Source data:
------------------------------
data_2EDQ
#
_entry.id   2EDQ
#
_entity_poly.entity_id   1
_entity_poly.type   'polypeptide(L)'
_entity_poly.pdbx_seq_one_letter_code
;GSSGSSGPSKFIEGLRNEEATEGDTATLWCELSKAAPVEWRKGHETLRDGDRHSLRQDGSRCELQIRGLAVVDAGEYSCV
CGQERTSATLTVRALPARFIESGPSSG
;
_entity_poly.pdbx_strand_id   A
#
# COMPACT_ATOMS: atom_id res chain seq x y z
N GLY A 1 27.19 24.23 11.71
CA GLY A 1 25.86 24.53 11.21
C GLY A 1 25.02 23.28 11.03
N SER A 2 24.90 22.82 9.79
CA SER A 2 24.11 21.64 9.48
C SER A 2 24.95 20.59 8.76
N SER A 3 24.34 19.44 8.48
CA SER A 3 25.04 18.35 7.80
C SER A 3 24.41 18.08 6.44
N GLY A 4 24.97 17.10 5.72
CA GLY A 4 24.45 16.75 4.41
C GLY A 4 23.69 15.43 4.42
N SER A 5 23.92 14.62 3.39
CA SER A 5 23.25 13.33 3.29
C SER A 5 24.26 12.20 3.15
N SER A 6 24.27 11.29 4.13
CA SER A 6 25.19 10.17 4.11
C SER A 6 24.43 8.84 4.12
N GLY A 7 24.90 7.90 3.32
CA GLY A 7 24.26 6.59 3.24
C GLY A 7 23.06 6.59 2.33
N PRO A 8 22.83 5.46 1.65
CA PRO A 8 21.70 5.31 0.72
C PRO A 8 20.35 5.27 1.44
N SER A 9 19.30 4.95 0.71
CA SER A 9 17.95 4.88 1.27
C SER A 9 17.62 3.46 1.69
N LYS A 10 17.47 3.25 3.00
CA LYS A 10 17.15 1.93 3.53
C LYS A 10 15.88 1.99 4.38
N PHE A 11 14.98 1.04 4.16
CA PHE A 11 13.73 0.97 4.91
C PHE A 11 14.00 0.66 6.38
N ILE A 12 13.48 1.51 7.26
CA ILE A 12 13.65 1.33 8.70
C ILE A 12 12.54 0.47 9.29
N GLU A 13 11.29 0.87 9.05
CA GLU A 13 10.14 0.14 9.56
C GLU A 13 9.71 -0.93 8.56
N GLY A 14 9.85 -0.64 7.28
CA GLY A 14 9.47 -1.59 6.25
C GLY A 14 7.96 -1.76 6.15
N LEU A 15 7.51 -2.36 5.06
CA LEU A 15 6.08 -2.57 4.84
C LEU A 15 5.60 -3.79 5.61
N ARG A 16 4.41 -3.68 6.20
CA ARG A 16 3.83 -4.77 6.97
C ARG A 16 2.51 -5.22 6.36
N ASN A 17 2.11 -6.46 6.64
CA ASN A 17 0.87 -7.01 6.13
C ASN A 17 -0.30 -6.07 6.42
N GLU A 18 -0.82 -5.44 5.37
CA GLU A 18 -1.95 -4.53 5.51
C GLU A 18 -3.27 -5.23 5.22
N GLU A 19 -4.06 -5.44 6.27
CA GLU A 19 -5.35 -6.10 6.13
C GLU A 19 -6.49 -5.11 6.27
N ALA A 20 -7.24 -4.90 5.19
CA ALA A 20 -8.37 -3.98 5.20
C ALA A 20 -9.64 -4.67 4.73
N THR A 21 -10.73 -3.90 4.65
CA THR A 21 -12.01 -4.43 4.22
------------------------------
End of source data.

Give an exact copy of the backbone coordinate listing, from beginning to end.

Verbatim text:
data_2EDQ
#
_entry.id   2EDQ
#
_entity_poly.entity_id   1
_entity_poly.type   'polypeptide(L)'
_entity_poly.pdbx_seq_one_letter_code
;GSSGSSGPSKFIEGLRNEEATEGDTATLWCELSKAAPVEWRKGHETLRDGDRHSLRQDGSRCELQIRGLAVVDAGEYSCV
CGQERTSATLTVRALPARFIESGPSSG
;
_entity_poly.pdbx_strand_id   A
#
# COMPACT_ATOMS: atom_id res chain seq x y z
N GLY A 1 27.19 24.23 11.71
CA GLY A 1 25.86 24.53 11.21
C GLY A 1 25.02 23.28 11.03
N SER A 2 24.90 22.82 9.79
CA SER A 2 24.11 21.64 9.48
C SER A 2 24.95 20.59 8.76
N SER A 3 24.34 19.44 8.48
CA SER A 3 25.04 18.35 7.80
C SER A 3 24.41 18.08 6.44
N GLY A 4 24.97 17.10 5.72
CA GLY A 4 24.45 16.75 4.41
C GLY A 4 23.69 15.43 4.42
N SER A 5 23.92 14.62 3.39
CA SER A 5 23.25 13.33 3.29
C SER A 5 24.26 12.20 3.15
N SER A 6 24.27 11.29 4.13
CA SER A 6 25.19 10.17 4.11
C SER A 6 24.43 8.84 4.12
N GLY A 7 24.90 7.90 3.32
CA GLY A 7 24.26 6.59 3.24
C GLY A 7 23.06 6.59 2.33
N PRO A 8 22.83 5.46 1.65
CA PRO A 8 21.70 5.31 0.72
C PRO A 8 20.35 5.27 1.44
N SER A 9 19.30 4.95 0.71
CA SER A 9 17.95 4.88 1.27
C SER A 9 17.62 3.46 1.69
N LYS A 10 17.47 3.25 3.00
CA LYS A 10 17.15 1.93 3.53
C LYS A 10 15.88 1.99 4.38
N PHE A 11 14.98 1.04 4.16
CA PHE A 11 13.73 0.97 4.91
C PHE A 11 14.00 0.66 6.38
N ILE A 12 13.48 1.51 7.26
CA ILE A 12 13.65 1.33 8.70
C ILE A 12 12.54 0.47 9.29
N GLU A 13 11.29 0.87 9.05
CA GLU A 13 10.14 0.14 9.56
C GLU A 13 9.71 -0.93 8.56
N GLY A 14 9.85 -0.64 7.28
CA GLY A 14 9.47 -1.59 6.25
C GLY A 14 7.96 -1.76 6.15
N LEU A 15 7.51 -2.36 5.06
CA LEU A 15 6.08 -2.57 4.84
C LEU A 15 5.60 -3.79 5.61
N ARG A 16 4.41 -3.68 6.20
CA ARG A 16 3.83 -4.77 6.97
C ARG A 16 2.51 -5.22 6.36
N ASN A 17 2.11 -6.46 6.64
CA ASN A 17 0.87 -7.01 6.13
C ASN A 17 -0.30 -6.07 6.42
N GLU A 18 -0.82 -5.44 5.37
CA GLU A 18 -1.95 -4.53 5.51
C GLU A 18 -3.27 -5.23 5.22
N GLU A 19 -4.06 -5.44 6.27
CA GLU A 19 -5.35 -6.10 6.13
C GLU A 19 -6.49 -5.11 6.27
N ALA A 20 -7.24 -4.90 5.19
CA ALA A 20 -8.37 -3.98 5.20
C ALA A 20 -9.64 -4.67 4.73
N THR A 21 -10.73 -3.90 4.65
CA THR A 21 -12.01 -4.43 4.22